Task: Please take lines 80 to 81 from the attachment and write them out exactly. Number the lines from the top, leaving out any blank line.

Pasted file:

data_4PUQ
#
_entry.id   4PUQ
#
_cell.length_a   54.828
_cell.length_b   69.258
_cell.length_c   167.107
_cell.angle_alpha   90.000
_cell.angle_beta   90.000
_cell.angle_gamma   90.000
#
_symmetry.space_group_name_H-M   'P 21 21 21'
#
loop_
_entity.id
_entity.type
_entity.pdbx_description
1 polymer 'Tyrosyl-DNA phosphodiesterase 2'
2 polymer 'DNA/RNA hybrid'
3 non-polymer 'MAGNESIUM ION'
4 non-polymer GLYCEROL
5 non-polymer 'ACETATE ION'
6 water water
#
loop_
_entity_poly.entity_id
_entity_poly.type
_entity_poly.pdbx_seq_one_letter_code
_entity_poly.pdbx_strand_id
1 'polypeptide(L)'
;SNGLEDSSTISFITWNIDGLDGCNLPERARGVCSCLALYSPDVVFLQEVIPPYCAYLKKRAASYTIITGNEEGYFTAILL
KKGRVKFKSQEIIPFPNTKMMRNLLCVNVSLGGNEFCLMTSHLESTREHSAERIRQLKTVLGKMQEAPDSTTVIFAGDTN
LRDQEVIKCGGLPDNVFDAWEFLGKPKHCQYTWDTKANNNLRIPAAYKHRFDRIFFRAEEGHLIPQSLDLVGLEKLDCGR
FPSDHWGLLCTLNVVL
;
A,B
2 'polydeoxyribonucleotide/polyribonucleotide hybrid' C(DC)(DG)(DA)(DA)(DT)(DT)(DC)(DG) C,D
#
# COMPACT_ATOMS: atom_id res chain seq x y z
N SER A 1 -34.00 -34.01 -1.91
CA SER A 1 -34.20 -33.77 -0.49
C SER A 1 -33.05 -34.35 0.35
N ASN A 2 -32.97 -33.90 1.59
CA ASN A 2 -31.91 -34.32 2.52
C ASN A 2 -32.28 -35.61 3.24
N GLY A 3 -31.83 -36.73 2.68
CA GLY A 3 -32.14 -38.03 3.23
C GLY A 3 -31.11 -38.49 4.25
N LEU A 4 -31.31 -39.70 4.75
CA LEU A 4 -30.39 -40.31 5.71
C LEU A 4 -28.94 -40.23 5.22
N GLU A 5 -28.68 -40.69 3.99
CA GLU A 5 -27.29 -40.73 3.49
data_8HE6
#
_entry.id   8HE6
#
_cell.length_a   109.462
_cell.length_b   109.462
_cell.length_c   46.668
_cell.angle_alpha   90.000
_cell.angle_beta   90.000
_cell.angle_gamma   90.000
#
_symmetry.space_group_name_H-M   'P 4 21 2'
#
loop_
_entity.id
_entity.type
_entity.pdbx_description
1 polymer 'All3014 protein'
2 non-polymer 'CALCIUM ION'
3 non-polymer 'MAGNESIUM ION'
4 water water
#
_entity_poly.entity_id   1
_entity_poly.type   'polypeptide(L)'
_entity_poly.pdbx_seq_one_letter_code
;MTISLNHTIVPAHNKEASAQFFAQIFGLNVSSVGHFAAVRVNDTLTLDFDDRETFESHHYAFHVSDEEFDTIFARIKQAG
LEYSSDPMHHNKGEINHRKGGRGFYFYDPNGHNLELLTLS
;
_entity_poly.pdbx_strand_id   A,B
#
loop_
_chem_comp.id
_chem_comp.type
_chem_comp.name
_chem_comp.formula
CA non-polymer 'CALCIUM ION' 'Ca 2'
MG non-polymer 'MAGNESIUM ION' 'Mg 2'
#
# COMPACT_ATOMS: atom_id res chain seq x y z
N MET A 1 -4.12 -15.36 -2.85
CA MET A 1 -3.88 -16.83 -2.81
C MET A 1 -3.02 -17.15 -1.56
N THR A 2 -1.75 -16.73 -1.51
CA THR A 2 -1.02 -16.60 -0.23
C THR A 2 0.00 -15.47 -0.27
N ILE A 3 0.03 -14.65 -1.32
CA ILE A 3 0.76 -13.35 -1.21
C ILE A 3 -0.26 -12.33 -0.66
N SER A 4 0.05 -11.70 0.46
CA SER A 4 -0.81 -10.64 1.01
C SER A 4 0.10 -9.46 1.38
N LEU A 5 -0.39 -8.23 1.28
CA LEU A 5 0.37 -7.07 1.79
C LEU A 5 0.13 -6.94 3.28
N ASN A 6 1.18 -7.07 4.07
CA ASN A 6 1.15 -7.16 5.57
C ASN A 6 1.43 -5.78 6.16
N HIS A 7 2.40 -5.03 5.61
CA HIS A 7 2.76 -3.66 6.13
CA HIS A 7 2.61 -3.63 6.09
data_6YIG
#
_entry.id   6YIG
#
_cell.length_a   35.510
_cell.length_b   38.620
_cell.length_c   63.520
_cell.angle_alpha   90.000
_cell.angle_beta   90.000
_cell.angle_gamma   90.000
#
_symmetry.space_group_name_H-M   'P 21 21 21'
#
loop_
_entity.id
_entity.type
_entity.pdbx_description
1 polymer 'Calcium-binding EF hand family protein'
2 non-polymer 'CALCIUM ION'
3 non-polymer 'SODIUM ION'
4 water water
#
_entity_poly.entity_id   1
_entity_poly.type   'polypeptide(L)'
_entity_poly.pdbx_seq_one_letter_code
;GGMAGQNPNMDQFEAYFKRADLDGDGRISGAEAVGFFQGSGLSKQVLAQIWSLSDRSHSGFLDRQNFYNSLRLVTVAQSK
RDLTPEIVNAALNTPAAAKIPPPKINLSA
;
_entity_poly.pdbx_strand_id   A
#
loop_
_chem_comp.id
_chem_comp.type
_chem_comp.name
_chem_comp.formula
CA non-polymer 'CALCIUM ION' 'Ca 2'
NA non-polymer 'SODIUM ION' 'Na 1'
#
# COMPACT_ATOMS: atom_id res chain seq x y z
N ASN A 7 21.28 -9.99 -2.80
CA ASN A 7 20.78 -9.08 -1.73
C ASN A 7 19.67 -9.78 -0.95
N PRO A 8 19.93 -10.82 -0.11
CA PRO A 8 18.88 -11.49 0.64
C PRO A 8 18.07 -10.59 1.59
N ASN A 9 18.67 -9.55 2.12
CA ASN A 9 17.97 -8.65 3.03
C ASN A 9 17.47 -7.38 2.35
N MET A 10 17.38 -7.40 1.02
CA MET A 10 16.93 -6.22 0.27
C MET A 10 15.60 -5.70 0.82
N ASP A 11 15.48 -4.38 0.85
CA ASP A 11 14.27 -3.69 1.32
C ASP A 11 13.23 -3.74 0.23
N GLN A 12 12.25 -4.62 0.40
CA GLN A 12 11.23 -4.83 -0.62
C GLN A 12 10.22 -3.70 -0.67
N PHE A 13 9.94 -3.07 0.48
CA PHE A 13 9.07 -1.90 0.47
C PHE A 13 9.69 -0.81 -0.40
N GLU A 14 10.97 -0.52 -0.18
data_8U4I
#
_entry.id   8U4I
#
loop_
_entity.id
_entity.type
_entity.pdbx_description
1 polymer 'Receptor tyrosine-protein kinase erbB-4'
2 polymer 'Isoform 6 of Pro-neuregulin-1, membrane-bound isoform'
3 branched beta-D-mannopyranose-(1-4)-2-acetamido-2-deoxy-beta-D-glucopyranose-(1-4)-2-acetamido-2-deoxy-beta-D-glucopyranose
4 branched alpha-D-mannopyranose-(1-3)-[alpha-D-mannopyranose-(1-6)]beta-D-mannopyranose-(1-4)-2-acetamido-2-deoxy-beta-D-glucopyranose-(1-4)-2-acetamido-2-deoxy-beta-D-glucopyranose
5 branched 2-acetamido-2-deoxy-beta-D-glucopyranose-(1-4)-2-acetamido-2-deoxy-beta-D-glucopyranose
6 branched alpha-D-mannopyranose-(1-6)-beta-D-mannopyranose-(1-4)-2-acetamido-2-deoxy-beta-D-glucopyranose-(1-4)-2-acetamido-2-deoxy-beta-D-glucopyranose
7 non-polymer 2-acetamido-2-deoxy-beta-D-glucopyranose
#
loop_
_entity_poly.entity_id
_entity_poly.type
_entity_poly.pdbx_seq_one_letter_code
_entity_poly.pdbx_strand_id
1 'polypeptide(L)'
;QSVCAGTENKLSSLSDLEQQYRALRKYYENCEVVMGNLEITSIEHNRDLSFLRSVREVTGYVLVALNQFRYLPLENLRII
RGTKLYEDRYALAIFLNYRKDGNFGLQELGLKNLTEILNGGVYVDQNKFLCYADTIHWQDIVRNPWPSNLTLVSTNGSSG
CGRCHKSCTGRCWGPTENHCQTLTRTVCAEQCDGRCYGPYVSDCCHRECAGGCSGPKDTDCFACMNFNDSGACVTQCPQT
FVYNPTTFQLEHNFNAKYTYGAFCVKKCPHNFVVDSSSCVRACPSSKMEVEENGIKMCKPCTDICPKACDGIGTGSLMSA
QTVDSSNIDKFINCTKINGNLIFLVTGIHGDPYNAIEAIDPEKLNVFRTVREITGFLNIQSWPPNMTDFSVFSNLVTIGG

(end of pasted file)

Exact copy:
LEYSSDPMHHNKGEINHRKGGRGFYFYDPNGHNLELLTLS
;